Metabolic disorders, such as obesity, type 2 diabetes mellitus, and nonalcoholic fatty liver disease, are characterized by chronic low-grade tissue and systemic inflammation. During obesity, the adipose tissue undergoes immunometabolic and functional transformation. Adipose tissue inflammation is driven by innate and adaptive immune cells and instigates insulin resistance. Here, we discuss the role of innate immune cells, that is, macrophages, neutrophils, eosinophils, natural killer cells, innate lymphoid type 2 cells, dendritic cells, and mast cells, in the adipose tissue in the healthy (lean) and diseased (obese) state and describe how their function is shaped by the obesogenic microenvironment, and humoral, paracrine, and cellular interactions. Moreover, we particularly outline the role of hypoxia as a central regulator in adipose tissue inflammation. Finally, we discuss the long-lasting effects of adipose tissue inflammation and its potential reversibility through drugs, caloric restriction, or exercise training.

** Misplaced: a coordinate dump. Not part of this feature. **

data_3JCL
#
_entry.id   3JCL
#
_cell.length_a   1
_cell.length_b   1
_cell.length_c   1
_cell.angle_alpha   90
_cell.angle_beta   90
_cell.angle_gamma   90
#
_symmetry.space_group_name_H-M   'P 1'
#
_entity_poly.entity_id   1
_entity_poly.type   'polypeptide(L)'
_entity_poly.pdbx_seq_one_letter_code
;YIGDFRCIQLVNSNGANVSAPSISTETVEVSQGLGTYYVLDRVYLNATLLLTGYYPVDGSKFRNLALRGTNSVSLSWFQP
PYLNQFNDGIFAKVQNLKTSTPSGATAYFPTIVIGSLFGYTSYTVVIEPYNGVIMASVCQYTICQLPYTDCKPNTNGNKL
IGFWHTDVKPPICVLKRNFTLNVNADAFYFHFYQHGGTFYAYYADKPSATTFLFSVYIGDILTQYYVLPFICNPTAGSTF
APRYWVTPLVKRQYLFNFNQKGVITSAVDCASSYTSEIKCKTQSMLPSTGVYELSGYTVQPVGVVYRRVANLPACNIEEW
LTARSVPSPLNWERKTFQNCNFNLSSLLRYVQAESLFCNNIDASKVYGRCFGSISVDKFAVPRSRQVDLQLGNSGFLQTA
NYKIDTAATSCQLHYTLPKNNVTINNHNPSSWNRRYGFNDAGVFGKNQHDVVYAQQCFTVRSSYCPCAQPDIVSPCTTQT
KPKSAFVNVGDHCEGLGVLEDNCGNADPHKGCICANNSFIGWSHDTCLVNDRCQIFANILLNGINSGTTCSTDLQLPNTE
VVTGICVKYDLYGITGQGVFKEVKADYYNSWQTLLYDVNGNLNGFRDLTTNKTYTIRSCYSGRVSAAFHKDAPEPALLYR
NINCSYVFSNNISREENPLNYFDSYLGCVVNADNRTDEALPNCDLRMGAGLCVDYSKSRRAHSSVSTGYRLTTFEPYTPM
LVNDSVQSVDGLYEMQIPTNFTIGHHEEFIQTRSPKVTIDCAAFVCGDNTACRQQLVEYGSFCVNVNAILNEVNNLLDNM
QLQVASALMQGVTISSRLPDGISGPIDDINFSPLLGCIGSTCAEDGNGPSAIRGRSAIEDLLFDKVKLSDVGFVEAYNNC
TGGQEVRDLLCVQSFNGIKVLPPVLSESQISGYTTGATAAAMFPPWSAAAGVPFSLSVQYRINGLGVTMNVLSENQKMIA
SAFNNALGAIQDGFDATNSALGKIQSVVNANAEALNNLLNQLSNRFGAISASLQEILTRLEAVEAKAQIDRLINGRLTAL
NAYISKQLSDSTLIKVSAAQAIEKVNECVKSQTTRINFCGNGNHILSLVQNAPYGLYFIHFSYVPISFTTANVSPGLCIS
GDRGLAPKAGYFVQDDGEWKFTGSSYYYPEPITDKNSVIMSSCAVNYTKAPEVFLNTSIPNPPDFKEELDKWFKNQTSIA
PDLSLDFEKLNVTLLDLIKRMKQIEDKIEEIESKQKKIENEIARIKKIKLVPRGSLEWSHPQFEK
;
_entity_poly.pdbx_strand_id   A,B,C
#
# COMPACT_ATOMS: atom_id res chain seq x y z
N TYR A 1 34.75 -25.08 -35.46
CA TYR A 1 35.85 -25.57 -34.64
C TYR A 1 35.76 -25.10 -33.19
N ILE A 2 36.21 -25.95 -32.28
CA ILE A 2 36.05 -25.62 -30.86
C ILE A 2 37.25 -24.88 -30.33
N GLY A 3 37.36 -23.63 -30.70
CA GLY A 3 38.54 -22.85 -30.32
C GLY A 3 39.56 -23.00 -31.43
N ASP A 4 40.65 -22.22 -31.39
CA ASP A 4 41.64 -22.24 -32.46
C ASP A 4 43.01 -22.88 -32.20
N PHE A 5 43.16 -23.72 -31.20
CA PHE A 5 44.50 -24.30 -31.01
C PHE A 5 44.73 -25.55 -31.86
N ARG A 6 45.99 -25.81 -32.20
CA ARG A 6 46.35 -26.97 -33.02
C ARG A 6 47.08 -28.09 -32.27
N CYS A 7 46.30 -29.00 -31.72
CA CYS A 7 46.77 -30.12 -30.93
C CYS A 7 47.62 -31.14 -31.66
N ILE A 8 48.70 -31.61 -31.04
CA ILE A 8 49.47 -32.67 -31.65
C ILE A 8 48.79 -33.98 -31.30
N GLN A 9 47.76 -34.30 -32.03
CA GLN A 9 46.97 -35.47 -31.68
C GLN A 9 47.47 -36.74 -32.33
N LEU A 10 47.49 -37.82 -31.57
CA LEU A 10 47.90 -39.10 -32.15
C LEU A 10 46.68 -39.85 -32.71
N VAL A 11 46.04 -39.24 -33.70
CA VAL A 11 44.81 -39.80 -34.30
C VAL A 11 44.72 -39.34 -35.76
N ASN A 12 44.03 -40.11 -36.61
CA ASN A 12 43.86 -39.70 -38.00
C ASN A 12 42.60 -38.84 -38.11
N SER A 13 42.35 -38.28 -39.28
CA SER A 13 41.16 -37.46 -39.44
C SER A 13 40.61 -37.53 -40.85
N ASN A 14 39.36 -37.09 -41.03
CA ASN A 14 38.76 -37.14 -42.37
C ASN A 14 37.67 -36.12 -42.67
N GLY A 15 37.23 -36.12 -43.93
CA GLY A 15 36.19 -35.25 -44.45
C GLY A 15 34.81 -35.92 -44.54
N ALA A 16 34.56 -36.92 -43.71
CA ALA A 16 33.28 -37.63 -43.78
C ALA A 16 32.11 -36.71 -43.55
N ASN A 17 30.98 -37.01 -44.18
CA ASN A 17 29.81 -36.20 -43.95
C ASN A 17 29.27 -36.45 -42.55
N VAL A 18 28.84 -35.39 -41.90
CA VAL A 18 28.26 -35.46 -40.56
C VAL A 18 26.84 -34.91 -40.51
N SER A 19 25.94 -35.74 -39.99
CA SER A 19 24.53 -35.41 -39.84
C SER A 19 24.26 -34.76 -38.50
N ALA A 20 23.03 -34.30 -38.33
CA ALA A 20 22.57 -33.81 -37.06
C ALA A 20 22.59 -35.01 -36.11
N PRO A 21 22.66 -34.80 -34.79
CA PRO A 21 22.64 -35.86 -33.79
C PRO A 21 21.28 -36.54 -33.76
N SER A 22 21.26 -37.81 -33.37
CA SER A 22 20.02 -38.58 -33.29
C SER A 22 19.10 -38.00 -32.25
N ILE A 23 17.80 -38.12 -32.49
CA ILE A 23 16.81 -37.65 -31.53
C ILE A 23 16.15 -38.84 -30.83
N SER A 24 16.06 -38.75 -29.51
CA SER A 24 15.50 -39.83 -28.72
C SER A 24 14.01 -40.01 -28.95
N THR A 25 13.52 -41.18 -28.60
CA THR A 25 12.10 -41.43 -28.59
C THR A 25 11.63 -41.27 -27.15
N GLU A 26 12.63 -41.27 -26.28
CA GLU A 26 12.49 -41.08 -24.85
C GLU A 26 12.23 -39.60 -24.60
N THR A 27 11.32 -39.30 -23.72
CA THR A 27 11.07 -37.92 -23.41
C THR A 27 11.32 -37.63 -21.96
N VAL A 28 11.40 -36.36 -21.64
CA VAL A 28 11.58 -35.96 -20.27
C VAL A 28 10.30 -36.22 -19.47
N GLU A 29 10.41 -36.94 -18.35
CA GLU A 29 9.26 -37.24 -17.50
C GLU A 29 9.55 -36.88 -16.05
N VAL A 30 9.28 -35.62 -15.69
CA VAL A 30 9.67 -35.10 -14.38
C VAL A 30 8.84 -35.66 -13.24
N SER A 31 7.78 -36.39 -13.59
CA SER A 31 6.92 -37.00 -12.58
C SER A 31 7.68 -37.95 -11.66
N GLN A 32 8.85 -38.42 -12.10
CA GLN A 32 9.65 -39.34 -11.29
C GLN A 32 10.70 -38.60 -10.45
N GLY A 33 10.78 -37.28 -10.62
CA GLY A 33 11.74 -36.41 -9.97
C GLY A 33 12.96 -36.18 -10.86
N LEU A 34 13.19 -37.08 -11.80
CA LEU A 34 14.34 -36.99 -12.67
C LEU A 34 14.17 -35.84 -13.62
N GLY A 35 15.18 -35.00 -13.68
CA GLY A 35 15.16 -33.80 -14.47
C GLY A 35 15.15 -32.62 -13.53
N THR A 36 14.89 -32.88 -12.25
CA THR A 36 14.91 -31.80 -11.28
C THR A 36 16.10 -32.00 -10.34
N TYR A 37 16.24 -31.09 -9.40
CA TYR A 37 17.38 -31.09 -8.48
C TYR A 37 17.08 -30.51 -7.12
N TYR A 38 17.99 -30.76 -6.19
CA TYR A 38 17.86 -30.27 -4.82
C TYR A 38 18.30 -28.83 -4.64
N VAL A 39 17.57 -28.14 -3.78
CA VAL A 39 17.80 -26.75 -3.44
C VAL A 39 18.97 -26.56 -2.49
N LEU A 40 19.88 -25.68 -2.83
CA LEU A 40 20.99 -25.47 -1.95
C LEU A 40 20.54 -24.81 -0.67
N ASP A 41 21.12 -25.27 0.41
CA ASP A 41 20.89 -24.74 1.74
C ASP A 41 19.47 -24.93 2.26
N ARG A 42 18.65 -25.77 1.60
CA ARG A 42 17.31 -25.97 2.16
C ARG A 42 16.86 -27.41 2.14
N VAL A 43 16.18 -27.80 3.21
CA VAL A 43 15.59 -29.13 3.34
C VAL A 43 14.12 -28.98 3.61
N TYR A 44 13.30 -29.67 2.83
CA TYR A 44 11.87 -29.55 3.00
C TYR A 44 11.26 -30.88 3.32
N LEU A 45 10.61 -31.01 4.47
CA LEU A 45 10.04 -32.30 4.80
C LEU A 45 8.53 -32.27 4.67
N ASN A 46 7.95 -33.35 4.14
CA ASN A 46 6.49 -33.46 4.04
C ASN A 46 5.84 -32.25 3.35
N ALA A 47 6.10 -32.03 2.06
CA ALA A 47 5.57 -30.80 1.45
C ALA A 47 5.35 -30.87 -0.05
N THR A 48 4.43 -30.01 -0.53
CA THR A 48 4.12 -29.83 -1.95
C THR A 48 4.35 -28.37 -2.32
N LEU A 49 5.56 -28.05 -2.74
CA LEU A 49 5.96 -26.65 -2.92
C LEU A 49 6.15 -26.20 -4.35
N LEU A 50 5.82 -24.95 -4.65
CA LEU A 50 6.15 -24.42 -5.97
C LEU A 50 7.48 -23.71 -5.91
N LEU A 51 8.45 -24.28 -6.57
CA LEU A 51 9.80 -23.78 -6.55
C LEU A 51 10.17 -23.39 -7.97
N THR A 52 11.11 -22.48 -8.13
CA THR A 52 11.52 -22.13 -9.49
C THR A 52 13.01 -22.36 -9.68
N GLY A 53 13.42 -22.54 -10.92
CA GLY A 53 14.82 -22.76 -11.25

© 2021 The Author(s) Published by S. Karger AG, Basel.